The trial judge, Superior Court Judge Philip R. Volland, questioned whether the statements contained in the complaint were admissible. Judge Volland noted that, because these statements were being offered for the truth of the matters asserted, they were double hearsay. In other words, the assertions of fact contained in the complaint were statements made out of court by the investigating officer, and the officer's statements were themselves based on still other out-of-court statements: the report of the victim.
The problem facing the State was that if only the judgement was admissible, and not the assertions of fact in the complaint, then the State's offer of proof would be insufficient to establish that the prior assault was sufficiently similar to the currently charged assault to warrant admission of this evidence under Rule 404(b)(4).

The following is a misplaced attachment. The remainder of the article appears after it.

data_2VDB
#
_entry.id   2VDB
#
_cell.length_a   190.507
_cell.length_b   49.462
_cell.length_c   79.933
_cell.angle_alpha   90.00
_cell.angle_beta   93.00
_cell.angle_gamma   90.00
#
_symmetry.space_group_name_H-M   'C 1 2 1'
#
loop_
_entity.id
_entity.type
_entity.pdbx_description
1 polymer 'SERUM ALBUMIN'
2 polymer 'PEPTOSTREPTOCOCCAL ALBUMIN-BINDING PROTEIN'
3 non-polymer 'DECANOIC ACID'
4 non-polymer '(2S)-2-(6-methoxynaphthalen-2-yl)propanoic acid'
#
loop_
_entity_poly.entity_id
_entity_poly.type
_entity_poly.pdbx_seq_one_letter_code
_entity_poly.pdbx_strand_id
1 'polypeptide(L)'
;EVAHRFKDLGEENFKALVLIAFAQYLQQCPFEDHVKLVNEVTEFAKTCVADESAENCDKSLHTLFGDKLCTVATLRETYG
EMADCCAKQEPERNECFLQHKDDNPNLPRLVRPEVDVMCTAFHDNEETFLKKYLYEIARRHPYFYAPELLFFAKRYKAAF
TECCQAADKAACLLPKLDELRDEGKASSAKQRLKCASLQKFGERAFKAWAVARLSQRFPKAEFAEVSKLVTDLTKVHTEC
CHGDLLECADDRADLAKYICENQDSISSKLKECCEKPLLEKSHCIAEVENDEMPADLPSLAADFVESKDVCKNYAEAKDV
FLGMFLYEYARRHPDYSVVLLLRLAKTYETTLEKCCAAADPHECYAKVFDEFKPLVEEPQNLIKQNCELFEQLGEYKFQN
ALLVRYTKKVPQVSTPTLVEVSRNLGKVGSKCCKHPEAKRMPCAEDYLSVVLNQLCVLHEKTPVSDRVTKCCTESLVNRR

The criminal judgement described Jones's criminal conduct only by reference to the charge specified in the complaint-the crime of assault as defined in AMC 08.10.010(B)(1). Under this provision of the municipal code, the crime of assault consists of the " intentional or reckless use of force or violence upon the person of another" . Thus, the criminal judgement described Jones's conduct in only generic terms.
It was the complaint that contained the crucial assertions that Jones had " grabbed [the victim] by the arms" , had " struck her in the face several times with an open hand" ,